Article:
Ever wonder if you can really save money by keeping your air conditioner on auto instead of adjusting the temperature yourself all day? You probably set it and forget it most days, going about your business in whatever degree of comfort your home climate provides. But have you considered that automatic mode might be sucking up more energy and costing you extra on your utility bills?
We’re diving into the details on whether auto AC settings actually help your wallet or just create more work for your cooling system. Get ready to take control of your indoor climate and keep more green in your pocket.
What Does AC Auto Mode Mean?
Auto mode on your AC means the thermostat automatically adjusts the temperature to optimal levels based on the current indoor and outdoor temperatures.
The air conditioning system monitors the temperature in your home and outdoors to determine how much it needs to run to keep your place comfortable.
Does Keeping Your AC on Auto Mode Really Save Money?
Keeping your AC in auto mode potentially saves you money, but there're some factors to consider. When it's in auto mode, the air conditioner thermostat makes small adjustments to keep the temperature in your desired range based on conditions inside and outside your home. This could be more energy efficient than manually turning the AC on and off.
When in auto mode, the AC makes gradual changes to the temperature which helps avoid spikes in energy usage. The AC isn’t suddenly turning on full blast but instead slowly ramping up its cooling power. This means the AC runs at lower power for longer which saves energy.
Adapts to Weather Changes
Auto mode allows your AC to automatically adjust based on weather conditions. If it’s hotter outside, the AC starts cooling earlier and run longer to keep up. When the weather is cool, air conditioners won’t have to work as much to maintain your desired temperature. This adaptive control can help reduce over-cooling which could waste even more energy.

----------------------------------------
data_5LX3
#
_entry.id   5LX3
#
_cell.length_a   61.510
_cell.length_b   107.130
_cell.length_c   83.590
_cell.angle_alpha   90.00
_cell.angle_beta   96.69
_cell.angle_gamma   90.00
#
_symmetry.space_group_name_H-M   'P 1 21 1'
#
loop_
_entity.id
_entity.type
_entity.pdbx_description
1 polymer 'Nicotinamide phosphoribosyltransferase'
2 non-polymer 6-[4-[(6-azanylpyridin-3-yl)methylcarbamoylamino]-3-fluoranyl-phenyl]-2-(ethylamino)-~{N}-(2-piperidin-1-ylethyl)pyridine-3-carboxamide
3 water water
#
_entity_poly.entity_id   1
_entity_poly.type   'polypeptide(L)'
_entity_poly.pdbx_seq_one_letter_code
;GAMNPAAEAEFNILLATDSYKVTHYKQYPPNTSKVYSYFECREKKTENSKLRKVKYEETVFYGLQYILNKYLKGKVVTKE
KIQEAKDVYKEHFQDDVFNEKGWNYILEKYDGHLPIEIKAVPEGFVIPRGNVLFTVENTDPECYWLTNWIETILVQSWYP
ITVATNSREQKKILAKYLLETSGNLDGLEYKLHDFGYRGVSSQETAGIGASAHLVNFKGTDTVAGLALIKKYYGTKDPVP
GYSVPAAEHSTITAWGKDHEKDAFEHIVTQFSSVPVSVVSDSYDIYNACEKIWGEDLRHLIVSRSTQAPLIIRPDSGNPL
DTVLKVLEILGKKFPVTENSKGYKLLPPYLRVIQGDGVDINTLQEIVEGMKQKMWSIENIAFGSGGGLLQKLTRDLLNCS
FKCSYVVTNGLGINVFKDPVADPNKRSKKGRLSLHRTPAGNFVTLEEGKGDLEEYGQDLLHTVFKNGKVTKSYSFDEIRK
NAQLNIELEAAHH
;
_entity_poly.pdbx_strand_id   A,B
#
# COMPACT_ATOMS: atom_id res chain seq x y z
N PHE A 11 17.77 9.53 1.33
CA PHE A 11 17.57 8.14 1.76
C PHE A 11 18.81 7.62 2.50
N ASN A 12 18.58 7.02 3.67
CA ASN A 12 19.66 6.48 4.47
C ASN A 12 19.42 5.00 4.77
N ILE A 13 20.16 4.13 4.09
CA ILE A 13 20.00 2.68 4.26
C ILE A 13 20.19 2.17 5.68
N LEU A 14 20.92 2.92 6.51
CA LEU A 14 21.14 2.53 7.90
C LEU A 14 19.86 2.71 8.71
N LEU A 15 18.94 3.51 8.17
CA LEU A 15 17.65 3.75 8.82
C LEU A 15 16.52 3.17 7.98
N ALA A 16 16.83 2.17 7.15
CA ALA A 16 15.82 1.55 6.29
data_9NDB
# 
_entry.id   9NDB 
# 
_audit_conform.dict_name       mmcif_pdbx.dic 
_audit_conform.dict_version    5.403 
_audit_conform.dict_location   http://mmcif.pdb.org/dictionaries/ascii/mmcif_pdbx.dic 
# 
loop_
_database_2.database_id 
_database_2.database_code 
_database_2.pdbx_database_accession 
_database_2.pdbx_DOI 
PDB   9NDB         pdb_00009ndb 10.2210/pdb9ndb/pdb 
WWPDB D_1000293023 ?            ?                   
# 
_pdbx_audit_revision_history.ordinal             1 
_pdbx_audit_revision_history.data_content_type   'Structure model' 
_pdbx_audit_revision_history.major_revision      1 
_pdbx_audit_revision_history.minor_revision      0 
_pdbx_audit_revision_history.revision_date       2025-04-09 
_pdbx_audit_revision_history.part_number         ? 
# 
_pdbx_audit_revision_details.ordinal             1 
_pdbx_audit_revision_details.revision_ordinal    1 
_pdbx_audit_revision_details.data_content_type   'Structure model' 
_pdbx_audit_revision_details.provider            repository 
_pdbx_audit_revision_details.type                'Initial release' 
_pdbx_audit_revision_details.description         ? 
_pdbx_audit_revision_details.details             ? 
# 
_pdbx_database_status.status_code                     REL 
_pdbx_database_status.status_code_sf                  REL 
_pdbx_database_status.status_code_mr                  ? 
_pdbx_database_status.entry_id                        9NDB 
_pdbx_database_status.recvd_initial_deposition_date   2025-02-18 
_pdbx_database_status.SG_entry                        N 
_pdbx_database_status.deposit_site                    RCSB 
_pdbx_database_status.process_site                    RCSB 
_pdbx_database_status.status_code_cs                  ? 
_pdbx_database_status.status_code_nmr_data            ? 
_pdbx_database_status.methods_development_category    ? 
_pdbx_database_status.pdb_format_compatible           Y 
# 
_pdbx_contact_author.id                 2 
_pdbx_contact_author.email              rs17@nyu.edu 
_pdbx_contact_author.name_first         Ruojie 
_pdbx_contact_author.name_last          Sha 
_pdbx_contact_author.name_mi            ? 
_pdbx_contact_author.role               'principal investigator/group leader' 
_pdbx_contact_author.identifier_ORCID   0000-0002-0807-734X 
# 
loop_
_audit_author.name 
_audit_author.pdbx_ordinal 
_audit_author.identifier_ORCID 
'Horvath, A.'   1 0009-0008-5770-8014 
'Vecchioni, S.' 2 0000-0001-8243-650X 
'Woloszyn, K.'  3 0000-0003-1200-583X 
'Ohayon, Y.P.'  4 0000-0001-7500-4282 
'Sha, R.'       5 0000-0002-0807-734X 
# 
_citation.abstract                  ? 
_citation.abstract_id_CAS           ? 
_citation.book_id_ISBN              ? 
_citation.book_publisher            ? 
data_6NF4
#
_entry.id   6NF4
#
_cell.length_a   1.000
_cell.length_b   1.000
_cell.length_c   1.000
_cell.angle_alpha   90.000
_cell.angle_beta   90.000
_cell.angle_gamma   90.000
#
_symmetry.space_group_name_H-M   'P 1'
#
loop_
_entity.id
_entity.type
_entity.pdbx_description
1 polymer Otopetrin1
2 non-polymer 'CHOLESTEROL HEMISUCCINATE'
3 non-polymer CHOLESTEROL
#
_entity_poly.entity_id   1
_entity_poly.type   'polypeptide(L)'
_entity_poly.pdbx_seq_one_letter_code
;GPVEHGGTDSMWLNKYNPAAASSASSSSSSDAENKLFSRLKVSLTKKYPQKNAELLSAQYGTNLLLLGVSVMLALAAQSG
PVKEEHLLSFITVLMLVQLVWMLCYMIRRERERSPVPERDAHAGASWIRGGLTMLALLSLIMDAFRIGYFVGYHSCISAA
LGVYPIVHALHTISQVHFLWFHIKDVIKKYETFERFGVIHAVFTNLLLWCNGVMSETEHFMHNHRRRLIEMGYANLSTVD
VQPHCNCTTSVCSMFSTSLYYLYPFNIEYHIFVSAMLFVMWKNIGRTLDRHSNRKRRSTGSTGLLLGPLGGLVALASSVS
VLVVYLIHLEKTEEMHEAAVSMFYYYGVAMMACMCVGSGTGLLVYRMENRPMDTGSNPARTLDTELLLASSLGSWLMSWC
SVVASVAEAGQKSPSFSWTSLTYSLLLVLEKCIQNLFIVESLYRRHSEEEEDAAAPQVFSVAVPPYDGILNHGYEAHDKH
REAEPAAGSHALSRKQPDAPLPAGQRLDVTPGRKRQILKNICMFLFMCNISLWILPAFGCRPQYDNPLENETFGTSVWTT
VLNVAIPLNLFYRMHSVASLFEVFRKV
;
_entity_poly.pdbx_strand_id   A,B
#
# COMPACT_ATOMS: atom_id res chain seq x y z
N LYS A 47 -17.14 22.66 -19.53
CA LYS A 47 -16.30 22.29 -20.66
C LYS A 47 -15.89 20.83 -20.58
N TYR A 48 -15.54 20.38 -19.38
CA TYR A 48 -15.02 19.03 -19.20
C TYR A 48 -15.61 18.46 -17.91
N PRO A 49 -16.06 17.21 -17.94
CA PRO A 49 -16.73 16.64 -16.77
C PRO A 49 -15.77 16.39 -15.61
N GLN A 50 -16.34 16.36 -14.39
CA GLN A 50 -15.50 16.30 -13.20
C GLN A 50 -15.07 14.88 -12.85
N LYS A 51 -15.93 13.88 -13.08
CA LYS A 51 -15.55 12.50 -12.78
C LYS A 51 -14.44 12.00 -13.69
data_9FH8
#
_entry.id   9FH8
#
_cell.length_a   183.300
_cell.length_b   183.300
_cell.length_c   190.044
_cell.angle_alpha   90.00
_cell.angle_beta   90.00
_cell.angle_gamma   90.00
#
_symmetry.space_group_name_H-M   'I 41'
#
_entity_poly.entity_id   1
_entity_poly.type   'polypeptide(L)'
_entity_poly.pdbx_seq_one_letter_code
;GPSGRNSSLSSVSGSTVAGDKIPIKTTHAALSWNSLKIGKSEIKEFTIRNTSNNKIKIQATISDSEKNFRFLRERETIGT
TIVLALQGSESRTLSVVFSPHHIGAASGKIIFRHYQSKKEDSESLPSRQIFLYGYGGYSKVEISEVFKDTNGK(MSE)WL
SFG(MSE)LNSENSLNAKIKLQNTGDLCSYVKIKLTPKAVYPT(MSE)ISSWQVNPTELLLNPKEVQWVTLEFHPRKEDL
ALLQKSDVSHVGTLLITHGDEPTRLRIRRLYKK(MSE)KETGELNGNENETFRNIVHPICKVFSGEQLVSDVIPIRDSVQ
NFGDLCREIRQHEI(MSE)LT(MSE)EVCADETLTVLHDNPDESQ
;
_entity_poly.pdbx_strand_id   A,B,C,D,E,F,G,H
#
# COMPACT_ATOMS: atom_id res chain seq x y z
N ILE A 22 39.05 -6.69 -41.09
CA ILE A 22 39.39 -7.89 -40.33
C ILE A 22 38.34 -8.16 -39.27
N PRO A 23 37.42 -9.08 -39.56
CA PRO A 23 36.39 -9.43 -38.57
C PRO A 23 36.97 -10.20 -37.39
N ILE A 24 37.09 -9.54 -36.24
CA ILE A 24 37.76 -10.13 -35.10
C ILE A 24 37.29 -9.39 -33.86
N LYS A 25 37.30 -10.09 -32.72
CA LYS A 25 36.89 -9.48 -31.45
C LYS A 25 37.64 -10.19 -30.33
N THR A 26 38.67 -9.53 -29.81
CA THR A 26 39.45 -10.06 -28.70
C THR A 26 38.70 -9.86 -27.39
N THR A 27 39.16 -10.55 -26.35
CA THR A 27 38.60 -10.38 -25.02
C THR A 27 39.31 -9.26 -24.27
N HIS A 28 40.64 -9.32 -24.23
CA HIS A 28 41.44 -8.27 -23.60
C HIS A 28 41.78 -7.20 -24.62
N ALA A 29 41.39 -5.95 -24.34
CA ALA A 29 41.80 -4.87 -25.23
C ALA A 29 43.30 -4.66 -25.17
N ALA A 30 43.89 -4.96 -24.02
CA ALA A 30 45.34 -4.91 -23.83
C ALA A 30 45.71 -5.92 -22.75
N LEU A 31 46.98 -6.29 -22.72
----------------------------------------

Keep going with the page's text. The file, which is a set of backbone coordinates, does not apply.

However, auto mode sometimes ends up running the AC more than necessary. It can also be less responsive to sudden indoor temperature changes like turning on the oven or opening your front door on a hot day. For most efficient use, you may need to manually adjust the thermostat at times or switch out of auto mode based on your needs and activities.
Other Tips to Maximize Energy Efficiency With AC
Some other tricks could also help lower your energy usage and monthly utility bills when running the AC.
- Program the thermostat to automatically increase the temperature a couple degrees when you're away from home or sleeping. Even increasing it by 5-7 degrees makes a difference. A programmable thermostat allows you to set customized schedules to maximize comfort when you're home but save energy when you're not.
- Make sure ceiling fans are running counterclockwise to push air down in the summer. Ceiling fans can make it feel up to 4 degrees cooler, allowing you to raise the thermostat temperature by several degrees without discomfort.
- Keep the AC unit well-maintained for maximum efficiency. Clean or replace air filters once a month or as needed. Dirty, clogged filters reduce airflow and make the AC work harder to cool your home. Have an HVAC technician service your AC unit once a year to clean coils and ensure all parts are in working order.
- Seal and insulate air leaks and ductwork. Add weatherstripping around doors and windows and insulation in the attic to improve cooling efficiency. Seal any holes or damage in air ducts carrying cooled air through your home.